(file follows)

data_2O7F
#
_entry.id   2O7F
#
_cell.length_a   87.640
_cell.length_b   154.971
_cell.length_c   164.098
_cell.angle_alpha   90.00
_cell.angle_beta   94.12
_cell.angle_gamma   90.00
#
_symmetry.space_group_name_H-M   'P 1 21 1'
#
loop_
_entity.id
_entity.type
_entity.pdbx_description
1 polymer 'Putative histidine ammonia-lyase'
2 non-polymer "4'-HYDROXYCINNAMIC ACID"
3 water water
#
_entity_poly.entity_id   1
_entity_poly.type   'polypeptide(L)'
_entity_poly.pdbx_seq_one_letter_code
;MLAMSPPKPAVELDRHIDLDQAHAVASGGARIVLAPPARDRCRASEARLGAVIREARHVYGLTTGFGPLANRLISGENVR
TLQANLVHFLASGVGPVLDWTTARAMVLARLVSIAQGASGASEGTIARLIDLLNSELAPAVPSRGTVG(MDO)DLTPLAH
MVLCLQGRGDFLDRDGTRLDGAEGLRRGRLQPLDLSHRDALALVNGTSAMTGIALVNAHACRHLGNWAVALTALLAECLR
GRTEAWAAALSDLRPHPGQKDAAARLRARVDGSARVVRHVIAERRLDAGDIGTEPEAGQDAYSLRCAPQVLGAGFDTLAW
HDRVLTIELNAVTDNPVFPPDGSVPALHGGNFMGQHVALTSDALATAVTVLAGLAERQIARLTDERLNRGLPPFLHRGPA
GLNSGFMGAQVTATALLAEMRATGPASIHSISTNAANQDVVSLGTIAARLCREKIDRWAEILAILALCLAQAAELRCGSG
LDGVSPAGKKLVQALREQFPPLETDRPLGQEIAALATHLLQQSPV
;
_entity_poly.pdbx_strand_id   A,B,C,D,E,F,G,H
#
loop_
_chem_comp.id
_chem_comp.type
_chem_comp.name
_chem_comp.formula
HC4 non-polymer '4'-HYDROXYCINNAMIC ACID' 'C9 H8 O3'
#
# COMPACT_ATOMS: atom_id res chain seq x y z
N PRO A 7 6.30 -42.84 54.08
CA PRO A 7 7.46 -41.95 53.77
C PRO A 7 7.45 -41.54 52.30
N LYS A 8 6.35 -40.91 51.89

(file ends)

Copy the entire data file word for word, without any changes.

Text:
data_2O7F
#
_entry.id   2O7F
#
_cell.length_a   87.640
_cell.length_b   154.971
_cell.length_c   164.098
_cell.angle_alpha   90.00
_cell.angle_beta   94.12
_cell.angle_gamma   90.00
#
_symmetry.space_group_name_H-M   'P 1 21 1'
#
loop_
_entity.id
_entity.type
_entity.pdbx_description
1 polymer 'Putative histidine ammonia-lyase'
2 non-polymer "4'-HYDROXYCINNAMIC ACID"
3 water water
#
_entity_poly.entity_id   1
_entity_poly.type   'polypeptide(L)'
_entity_poly.pdbx_seq_one_letter_code
;MLAMSPPKPAVELDRHIDLDQAHAVASGGARIVLAPPARDRCRASEARLGAVIREARHVYGLTTGFGPLANRLISGENVR
TLQANLVHFLASGVGPVLDWTTARAMVLARLVSIAQGASGASEGTIARLIDLLNSELAPAVPSRGTVG(MDO)DLTPLAH
MVLCLQGRGDFLDRDGTRLDGAEGLRRGRLQPLDLSHRDALALVNGTSAMTGIALVNAHACRHLGNWAVALTALLAECLR
GRTEAWAAALSDLRPHPGQKDAAARLRARVDGSARVVRHVIAERRLDAGDIGTEPEAGQDAYSLRCAPQVLGAGFDTLAW
HDRVLTIELNAVTDNPVFPPDGSVPALHGGNFMGQHVALTSDALATAVTVLAGLAERQIARLTDERLNRGLPPFLHRGPA
GLNSGFMGAQVTATALLAEMRATGPASIHSISTNAANQDVVSLGTIAARLCREKIDRWAEILAILALCLAQAAELRCGSG
LDGVSPAGKKLVQALREQFPPLETDRPLGQEIAALATHLLQQSPV
;
_entity_poly.pdbx_strand_id   A,B,C,D,E,F,G,H
#
loop_
_chem_comp.id
_chem_comp.type
_chem_comp.name
_chem_comp.formula
HC4 non-polymer '4'-HYDROXYCINNAMIC ACID' 'C9 H8 O3'
#
# COMPACT_ATOMS: atom_id res chain seq x y z
N PRO A 7 6.30 -42.84 54.08
CA PRO A 7 7.46 -41.95 53.77
C PRO A 7 7.45 -41.54 52.30
N LYS A 8 6.35 -40.91 51.89